I don’t believe in luck or any other fanciful, fingers-crossed kind of malarkey, but for a lot of my life, I’m certain I had bad luck. In fact, it was so bad, it got to the point where my family has since banned me from doing anything that would risk my life, such as parachuting or bungee jumping.
A couple of years ago, I went into cruise control, put on some blinders and focused on my career. My luck seemed to change, bit by bit, for the better. And then April 2016 happened, and I felt almost too lucky. I published my first cookbook, which gave me the most tremendous sense of accomplishment and community. And then I was hired for a few wonderful writing, recipe development and photography projects.
In my personal life, I spent a fun-filled day with my niece, taking her out for lunch and to a children’s concert starring a couple of her favourite “celebrities” (and as a 28 year-old woman, I received an embarassing amount of enjoyment out of). I also learned the birthday of the person who I’ve been dating for several months, because I simply gave up and queried after being past the point where that was even appropriate to ask (“I should know this by now!”); however, they were pleased because they didn’t know my birthday – it was a true breakthrough, a lesson in open communication.
And then I saw this adorable house for sale. A historical cottage, recently renovated with a gorgeous kitchen, bathroom, deck, with all of the 1800s-era historical charm still intact. And it was the perfect size for me, in a city where I just started living (Hamilton, Ontario, Canada) less than a year ago. I went to an open house and immediately fell in love. Somehow, thanks to some Good Luck Goddesses (two fabulous real estate agents), I got the house. My first home.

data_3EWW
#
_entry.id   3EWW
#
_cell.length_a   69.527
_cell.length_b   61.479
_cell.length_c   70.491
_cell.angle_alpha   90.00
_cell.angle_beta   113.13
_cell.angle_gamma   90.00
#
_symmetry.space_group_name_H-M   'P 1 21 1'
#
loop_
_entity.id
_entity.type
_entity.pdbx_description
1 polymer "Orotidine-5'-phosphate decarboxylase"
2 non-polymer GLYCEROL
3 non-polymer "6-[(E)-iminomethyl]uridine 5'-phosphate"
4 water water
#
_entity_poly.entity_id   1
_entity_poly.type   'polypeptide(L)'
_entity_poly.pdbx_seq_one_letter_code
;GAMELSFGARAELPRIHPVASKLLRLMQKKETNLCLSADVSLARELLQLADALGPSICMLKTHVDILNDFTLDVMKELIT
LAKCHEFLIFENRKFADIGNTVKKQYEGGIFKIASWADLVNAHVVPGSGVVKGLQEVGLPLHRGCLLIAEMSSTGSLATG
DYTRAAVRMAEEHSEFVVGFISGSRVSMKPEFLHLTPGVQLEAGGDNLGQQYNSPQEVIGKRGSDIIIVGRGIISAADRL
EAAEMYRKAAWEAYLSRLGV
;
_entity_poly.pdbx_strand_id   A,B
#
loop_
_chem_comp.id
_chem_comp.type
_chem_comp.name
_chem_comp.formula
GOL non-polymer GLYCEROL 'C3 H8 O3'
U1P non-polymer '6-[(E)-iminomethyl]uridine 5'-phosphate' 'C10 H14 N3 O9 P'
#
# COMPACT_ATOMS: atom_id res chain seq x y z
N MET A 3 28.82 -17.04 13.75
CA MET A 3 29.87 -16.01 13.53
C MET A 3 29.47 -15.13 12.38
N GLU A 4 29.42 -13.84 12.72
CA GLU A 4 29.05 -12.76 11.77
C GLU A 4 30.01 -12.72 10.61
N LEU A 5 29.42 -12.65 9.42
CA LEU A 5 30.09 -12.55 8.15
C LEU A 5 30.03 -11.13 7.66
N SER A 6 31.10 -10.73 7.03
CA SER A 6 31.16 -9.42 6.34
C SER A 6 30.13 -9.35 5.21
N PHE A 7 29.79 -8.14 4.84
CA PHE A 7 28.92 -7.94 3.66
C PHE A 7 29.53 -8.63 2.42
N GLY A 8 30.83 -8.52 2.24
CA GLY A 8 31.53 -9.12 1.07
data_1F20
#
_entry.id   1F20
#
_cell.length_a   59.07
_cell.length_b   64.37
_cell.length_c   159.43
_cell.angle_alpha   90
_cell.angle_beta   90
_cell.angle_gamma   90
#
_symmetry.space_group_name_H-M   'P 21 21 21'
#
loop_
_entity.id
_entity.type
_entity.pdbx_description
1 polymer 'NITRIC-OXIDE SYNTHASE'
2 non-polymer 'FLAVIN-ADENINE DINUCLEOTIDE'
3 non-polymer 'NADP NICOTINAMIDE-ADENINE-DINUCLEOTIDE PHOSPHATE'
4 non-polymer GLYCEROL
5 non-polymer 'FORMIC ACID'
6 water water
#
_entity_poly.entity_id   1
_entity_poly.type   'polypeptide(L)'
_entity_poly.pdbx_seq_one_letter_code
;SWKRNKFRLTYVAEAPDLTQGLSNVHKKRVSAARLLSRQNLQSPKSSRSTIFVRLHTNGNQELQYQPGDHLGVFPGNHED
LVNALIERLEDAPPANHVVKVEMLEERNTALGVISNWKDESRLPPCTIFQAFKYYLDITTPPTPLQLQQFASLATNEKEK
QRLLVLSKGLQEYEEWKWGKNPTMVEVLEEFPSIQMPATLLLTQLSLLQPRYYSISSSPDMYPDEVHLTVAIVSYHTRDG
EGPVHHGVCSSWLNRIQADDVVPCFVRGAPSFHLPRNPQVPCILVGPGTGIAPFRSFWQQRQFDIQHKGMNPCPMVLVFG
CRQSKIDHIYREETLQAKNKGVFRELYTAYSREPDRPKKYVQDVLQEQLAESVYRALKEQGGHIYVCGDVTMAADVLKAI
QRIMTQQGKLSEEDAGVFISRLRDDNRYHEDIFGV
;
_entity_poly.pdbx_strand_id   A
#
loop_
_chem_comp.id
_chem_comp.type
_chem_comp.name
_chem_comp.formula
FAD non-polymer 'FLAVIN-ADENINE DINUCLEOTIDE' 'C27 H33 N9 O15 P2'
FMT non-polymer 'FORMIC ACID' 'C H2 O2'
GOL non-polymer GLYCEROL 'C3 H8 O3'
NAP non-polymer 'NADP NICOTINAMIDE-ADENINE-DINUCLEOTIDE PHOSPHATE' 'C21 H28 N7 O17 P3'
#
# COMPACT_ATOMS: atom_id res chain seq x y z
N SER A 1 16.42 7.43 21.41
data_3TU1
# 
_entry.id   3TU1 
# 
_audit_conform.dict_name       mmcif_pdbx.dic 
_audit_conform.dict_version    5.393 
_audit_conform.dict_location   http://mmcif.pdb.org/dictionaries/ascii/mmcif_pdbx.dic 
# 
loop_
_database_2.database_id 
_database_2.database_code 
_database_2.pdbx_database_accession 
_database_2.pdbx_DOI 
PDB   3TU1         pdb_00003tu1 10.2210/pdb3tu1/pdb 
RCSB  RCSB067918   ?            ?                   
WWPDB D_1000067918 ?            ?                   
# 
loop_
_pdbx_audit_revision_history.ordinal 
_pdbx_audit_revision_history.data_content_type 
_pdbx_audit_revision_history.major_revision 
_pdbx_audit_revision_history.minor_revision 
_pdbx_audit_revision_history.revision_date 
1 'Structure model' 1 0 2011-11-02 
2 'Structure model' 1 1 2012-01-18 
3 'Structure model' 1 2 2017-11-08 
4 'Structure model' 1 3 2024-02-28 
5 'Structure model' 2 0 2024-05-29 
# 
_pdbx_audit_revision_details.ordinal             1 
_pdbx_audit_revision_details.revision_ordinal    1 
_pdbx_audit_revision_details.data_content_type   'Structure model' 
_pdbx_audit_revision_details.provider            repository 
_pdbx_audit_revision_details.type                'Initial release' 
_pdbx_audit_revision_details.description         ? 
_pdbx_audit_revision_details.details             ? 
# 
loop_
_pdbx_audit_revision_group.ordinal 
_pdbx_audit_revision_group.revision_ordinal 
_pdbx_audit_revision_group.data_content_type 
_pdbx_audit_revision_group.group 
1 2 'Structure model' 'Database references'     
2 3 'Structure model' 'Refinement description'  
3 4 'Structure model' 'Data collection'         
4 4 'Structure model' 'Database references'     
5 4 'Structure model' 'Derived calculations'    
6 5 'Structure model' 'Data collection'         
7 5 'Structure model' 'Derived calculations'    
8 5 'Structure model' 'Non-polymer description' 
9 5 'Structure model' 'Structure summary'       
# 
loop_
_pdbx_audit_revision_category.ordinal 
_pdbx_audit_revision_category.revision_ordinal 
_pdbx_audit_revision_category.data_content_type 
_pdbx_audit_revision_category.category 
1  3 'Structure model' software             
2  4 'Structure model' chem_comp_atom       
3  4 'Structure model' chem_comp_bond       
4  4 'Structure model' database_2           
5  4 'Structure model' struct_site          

I can say with confidence, April was busy and May is shaping up to be a mirror image.
Evidently, I’m moving in a couple of weeks. And with moving, comes packing, and what’s more important than getting your kitchen gear, cookbooks and dishes into your new home without a backache, headache or plate break? Nothing that’s what. But before I give my food processor, one of the hardest working appliances in my kitchen, a rest and revert to store-bought hummus in the interim, I thought I’d give it one last spin.
Here, an easy Friday night recipe of mine, chana masala, is transformed into a hummus flatbread pizza. Chickpeas with garam masala work beautifully not only in the classic Indian stew, but also when blended with tahini and a whack of lemon. Instead of whole wheat pita, employ naan, soft flatbread or pre-cooked pizza dough, if that’s more to your liking or in your kitchen. As this is merely an open-faced sandwich recipe, you could fold the flatbread in half to eat, or stuff the hummus and friends inside the actual pita pocket before taking a bite. Alone, this hummus recipe can live completely outside of the flatbread pizza realm, used as a snacky dip for vegetables, plain pita or crackers – all of which, make for pretty perfect packing food.
- 2 cloves garlic, peeled
- ⅓ cup + 1 tablespoon tahini
- ¼ cup lemon juice
- 1 tablespoon garam masala (a spice blend available at bulk food stores, the international aisle of your grocery store, online or at Indian grocers)
- ⅓ cup water, plus more to thin
- ½ teaspoon salt
- Ground black pepper, to taste
- 1 (19-ounce) can chickpeas, drained and rinsed (about 2 cups cooked)
- 4 large whole wheat pitas or flatbreads or naan breads
- Extra-virgin olive oil, for brushing
- 1 English cucumber, thinly sliced
- 2 tablespoon chopped fresh rosemary or parsley
- ½ cup plain tomato purée (from fresh or jarred) or fresh chopped tomatoes
- Red wine vinegar, to taste
- 4 fried eggs (optional)
- Salt, to taste
- Make the Chana Masala Hummus Recipe: Pulse garlic in a food processor until finely chopped. Add tahini, lemon juice, garam masala, ⅓ cup water, salt and pepper. Puree until silky smooth and whipped. Add chickpeas and puree until smooth. Scrape down sides and blend again. For a thinner hummus, add additional water 1 tablespoon at a time until desired consistency. Set aside or store airtight in refrigerator for up to 1 week.
- Make the Flatbread Pizza Recipe: Preheat oven to 350ºF. Add pitas to a large rimmed baking sheet, brush with oil and bake for 5 to 10 minutes, until warm and beginning to crisp. Transfer to plates.
- On each flatbread, spread ⅓ to ½ cup hummus. Top hummus with cucumbers, rosemary or parsley, tomato puree (2 tablespoons per flatbread) or chopped tomatoes and a few dots of red wine vinegar. Top with a fried egg, if using and sprinkle with salt. Serve immediately with a knife and fork.